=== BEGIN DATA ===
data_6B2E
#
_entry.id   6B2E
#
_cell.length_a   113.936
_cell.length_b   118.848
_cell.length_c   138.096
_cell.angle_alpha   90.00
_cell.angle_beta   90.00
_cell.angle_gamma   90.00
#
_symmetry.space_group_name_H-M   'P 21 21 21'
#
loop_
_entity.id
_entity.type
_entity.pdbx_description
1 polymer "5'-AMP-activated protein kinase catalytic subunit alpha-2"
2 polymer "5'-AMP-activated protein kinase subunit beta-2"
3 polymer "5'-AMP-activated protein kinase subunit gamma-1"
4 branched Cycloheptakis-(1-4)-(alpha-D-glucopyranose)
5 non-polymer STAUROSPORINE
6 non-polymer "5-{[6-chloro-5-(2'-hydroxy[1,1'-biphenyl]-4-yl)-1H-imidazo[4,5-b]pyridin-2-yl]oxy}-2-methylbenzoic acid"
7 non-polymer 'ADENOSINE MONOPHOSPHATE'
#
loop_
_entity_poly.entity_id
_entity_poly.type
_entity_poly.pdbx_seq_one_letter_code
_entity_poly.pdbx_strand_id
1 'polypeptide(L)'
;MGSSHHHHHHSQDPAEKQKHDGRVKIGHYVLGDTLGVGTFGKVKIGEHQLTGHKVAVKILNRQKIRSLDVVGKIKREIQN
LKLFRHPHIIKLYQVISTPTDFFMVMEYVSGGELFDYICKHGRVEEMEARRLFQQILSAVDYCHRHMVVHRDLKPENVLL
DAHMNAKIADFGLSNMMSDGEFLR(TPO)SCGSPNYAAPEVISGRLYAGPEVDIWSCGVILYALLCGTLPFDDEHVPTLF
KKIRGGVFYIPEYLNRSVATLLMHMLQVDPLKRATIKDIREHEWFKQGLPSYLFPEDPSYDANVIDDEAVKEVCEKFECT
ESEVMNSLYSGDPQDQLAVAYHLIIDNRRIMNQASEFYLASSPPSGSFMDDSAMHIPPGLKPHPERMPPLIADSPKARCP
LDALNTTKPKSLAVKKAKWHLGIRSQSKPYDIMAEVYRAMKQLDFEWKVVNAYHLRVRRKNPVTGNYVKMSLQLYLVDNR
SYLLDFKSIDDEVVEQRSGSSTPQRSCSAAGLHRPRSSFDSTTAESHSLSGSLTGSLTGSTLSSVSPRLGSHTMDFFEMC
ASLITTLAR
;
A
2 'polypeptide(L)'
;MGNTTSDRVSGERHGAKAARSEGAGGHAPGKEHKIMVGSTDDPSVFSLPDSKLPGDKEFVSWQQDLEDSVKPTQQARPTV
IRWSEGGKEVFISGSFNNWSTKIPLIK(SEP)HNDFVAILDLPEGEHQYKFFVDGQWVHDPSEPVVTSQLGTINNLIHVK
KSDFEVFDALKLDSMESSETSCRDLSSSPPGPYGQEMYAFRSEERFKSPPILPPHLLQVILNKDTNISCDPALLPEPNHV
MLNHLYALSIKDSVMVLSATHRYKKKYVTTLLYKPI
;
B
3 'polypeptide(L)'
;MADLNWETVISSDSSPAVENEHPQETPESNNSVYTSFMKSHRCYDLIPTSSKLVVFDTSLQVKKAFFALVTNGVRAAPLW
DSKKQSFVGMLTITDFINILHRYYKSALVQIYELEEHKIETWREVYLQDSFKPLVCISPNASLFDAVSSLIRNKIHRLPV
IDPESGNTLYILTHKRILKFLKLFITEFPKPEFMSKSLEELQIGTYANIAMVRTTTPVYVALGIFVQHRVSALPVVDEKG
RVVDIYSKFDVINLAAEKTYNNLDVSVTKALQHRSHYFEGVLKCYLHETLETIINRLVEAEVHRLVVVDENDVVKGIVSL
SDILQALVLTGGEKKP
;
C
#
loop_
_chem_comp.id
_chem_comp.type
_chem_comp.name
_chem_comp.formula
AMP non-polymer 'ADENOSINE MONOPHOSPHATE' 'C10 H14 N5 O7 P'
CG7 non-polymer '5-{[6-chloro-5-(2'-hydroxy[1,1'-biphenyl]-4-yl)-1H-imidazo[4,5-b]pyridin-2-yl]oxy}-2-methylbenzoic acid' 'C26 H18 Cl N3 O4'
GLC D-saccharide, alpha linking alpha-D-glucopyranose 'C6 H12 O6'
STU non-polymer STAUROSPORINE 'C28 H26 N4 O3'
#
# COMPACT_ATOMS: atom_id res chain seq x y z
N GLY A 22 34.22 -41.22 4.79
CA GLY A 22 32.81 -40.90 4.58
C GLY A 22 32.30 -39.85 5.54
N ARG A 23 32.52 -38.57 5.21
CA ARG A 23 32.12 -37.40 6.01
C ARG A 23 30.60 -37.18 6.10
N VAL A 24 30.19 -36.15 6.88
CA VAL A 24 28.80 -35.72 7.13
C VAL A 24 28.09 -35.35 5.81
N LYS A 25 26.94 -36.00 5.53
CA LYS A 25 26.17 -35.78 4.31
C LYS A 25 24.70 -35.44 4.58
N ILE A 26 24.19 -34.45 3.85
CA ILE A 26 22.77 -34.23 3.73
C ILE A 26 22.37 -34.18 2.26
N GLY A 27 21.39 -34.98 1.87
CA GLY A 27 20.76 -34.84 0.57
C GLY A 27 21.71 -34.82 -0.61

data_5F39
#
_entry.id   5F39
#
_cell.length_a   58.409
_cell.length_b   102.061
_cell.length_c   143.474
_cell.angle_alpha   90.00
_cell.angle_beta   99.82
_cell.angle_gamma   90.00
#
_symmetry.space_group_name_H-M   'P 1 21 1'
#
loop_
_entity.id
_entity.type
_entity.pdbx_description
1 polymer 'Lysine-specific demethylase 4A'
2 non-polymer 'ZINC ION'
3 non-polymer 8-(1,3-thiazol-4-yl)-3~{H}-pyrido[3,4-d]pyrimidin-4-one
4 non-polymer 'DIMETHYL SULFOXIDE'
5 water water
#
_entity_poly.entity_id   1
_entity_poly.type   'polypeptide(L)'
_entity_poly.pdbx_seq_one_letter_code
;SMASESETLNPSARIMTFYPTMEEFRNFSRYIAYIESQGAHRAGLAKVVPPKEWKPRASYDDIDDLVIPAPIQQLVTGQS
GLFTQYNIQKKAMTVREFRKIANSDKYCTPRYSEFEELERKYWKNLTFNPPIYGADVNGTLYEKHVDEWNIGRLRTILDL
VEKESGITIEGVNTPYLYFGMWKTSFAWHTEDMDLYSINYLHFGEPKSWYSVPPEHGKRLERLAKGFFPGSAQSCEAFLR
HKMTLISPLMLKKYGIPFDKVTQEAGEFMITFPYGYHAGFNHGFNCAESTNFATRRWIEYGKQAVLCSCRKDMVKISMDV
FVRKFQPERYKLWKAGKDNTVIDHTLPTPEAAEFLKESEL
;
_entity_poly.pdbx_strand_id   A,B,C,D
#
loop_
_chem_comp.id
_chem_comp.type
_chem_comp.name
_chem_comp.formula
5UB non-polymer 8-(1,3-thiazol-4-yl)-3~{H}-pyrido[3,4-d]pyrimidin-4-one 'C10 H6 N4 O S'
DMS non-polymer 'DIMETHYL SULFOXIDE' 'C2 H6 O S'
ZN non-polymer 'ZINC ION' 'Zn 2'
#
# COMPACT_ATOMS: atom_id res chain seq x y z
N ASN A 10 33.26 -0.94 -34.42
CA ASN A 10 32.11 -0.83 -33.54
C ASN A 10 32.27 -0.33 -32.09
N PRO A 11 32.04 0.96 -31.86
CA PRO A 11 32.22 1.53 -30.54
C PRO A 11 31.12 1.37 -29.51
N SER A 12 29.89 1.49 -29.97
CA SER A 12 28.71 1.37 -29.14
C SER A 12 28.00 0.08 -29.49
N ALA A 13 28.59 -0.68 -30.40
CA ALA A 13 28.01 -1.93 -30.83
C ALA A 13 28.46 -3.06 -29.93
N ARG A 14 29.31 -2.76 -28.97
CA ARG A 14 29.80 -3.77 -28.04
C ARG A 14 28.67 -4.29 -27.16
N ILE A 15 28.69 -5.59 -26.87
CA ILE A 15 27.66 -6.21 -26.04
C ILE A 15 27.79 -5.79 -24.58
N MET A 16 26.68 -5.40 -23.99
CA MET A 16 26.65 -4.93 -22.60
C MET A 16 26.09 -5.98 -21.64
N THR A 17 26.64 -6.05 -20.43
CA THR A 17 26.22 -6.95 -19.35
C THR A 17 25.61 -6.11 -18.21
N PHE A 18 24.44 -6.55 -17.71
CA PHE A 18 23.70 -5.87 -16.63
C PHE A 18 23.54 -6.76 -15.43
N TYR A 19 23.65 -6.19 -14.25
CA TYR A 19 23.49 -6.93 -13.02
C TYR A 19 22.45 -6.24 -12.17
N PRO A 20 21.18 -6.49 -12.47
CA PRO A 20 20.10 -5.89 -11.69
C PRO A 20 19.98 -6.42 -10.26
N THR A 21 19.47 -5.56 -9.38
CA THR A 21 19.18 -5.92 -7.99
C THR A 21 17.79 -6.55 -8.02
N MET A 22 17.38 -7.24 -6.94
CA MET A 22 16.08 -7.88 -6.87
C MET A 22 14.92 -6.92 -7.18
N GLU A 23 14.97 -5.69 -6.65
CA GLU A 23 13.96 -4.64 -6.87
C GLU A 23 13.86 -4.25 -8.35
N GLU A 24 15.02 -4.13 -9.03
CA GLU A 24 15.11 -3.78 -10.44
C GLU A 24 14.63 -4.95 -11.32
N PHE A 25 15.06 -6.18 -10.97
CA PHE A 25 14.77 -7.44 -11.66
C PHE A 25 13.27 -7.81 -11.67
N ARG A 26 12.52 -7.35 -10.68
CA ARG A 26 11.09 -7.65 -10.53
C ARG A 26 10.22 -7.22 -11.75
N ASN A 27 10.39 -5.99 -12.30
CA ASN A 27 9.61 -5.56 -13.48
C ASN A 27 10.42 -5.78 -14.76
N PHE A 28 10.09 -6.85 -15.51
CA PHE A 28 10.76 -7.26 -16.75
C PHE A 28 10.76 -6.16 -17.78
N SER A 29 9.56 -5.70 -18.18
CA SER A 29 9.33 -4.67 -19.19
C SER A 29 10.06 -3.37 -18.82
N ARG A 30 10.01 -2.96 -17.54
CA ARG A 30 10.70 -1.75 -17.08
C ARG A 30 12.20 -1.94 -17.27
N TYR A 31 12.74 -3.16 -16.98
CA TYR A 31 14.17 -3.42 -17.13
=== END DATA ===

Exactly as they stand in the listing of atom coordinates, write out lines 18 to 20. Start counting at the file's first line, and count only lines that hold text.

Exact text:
1 polymer "5'-AMP-activated protein kinase catalytic subunit alpha-2"
2 polymer "5'-AMP-activated protein kinase subunit beta-2"
3 polymer "5'-AMP-activated protein kinase subunit gamma-1"